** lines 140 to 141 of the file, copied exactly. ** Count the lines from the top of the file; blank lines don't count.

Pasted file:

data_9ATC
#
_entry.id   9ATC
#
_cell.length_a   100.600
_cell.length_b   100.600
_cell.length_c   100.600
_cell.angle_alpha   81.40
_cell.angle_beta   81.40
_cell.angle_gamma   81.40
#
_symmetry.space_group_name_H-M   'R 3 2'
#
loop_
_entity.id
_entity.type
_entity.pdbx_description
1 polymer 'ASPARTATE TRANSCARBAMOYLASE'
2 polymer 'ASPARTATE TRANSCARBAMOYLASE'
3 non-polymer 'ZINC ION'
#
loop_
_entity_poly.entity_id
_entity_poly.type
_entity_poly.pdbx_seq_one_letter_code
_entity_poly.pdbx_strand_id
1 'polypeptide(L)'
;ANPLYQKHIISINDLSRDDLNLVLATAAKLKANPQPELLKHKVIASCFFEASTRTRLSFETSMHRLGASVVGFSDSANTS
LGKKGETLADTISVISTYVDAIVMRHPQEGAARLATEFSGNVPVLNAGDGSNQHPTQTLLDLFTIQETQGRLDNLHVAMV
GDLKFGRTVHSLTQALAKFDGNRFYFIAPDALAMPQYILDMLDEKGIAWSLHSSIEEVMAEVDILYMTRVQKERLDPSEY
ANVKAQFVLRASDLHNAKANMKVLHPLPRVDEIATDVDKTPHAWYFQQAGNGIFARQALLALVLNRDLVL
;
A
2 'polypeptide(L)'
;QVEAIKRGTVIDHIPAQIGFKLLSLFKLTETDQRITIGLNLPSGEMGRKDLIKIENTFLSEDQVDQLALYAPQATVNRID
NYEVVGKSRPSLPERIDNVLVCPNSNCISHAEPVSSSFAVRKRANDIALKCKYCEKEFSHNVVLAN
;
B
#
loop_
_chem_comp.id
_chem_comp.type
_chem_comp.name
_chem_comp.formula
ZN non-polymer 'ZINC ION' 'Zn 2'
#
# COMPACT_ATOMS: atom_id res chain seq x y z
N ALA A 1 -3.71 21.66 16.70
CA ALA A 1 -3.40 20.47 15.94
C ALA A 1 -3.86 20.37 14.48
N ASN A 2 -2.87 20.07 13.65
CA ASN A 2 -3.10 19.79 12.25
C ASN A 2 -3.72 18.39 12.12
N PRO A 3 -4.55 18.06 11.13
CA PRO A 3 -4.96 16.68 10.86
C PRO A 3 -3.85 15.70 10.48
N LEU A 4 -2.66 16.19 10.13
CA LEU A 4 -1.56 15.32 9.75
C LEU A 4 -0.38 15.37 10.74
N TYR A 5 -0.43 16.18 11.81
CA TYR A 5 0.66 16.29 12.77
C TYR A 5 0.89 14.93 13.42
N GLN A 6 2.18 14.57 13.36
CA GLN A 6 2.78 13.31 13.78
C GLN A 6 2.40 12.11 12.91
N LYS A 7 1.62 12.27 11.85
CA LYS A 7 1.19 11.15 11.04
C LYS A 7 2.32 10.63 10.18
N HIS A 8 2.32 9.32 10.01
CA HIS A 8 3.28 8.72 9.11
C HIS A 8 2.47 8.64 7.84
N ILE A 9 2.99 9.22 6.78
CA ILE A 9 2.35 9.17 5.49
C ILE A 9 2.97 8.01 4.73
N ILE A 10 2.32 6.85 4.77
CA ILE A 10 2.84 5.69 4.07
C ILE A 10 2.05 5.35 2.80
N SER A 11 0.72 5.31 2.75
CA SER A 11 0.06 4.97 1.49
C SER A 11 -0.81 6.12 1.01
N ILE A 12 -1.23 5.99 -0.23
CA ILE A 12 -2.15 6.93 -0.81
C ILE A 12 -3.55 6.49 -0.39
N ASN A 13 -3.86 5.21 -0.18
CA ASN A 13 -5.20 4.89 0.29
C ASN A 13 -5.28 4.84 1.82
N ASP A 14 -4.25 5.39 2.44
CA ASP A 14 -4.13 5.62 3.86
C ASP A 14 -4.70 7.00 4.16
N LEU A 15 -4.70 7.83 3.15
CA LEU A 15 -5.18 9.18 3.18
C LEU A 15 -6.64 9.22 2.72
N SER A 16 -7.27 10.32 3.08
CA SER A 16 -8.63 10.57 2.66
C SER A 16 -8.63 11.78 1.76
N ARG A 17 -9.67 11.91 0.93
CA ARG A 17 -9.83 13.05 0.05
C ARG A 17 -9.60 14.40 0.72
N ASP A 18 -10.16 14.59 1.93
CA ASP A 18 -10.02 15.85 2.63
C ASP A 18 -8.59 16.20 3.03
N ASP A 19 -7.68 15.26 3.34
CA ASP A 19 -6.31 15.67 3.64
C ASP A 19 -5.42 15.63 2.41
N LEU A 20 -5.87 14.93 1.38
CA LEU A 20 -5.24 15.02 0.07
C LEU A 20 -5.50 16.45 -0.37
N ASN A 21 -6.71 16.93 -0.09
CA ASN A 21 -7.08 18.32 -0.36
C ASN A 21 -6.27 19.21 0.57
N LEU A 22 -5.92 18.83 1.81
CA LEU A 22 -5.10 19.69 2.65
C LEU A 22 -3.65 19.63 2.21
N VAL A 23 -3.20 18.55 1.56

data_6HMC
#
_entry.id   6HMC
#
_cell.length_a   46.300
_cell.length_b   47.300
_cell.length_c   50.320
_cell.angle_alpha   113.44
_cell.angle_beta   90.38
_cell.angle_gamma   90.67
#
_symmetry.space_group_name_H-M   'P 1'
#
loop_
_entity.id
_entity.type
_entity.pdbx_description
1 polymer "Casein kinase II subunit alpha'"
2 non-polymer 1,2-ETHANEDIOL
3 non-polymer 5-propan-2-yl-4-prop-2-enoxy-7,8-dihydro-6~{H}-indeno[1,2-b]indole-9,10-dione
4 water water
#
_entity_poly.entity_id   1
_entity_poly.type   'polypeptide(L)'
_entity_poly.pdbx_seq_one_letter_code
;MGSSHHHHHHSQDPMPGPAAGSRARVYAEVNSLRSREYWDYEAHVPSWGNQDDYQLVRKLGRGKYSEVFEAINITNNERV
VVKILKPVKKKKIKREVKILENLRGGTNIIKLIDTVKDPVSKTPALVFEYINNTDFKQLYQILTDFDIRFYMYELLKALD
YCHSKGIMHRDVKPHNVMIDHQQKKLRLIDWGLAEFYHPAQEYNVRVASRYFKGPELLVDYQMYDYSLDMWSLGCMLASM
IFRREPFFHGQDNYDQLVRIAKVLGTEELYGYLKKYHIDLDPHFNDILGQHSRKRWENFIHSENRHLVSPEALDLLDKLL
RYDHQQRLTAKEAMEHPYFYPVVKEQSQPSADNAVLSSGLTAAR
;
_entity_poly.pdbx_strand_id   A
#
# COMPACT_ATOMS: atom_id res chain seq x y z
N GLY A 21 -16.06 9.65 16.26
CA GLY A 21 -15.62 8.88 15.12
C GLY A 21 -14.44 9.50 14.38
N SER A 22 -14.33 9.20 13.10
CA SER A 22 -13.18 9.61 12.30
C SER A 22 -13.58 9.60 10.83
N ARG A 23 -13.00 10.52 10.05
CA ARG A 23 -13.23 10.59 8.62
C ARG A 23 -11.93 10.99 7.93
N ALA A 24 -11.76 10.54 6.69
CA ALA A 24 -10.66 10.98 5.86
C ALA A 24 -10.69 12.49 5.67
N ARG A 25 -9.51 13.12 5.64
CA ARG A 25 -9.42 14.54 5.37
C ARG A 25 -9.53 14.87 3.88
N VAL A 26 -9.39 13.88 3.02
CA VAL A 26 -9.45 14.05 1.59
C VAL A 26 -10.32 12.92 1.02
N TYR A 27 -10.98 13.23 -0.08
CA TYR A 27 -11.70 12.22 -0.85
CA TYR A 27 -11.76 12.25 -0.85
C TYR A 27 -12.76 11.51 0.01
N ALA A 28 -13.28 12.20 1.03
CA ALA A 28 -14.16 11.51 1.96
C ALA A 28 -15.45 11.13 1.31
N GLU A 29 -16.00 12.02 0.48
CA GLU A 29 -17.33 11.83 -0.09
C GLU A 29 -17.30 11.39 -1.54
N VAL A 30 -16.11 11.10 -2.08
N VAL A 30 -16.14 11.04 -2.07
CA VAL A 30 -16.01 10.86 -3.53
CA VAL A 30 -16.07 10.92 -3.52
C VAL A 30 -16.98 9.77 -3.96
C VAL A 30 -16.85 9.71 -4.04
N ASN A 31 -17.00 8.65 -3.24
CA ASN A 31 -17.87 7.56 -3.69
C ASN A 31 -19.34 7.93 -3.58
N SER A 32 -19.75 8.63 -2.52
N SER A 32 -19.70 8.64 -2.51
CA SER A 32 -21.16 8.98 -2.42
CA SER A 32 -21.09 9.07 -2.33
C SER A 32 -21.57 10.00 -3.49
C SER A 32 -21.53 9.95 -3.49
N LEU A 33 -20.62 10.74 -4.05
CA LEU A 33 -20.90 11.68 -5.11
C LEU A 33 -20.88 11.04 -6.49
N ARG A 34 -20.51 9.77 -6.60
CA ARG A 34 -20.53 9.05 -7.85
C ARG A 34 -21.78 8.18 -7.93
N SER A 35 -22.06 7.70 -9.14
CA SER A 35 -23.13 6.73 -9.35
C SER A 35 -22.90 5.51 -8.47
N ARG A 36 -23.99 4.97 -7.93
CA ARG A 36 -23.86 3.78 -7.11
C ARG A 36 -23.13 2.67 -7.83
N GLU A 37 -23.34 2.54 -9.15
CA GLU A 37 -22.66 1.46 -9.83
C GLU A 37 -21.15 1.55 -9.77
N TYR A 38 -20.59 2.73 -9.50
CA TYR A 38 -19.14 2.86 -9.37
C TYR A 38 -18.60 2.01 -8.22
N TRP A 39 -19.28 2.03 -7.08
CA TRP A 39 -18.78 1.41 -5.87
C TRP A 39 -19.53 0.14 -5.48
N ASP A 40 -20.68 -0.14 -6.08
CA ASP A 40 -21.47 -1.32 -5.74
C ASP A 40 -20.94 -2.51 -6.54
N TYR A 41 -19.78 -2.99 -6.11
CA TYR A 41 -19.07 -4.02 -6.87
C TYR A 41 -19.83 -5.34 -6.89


;MGSSHHHHHHSQDPMPGPAAGSRARVYAEVNSLRSREYWDYEAHVPSWGNQDDYQLVRKLGRGKYSEVFEAINITNNERV
VVKILKPVKKKKIKREVKILENLRGGTNIIKLIDTVKDPVSKTPALVFEYINNTDFKQLYQILTDFDIRFYMYELLKALD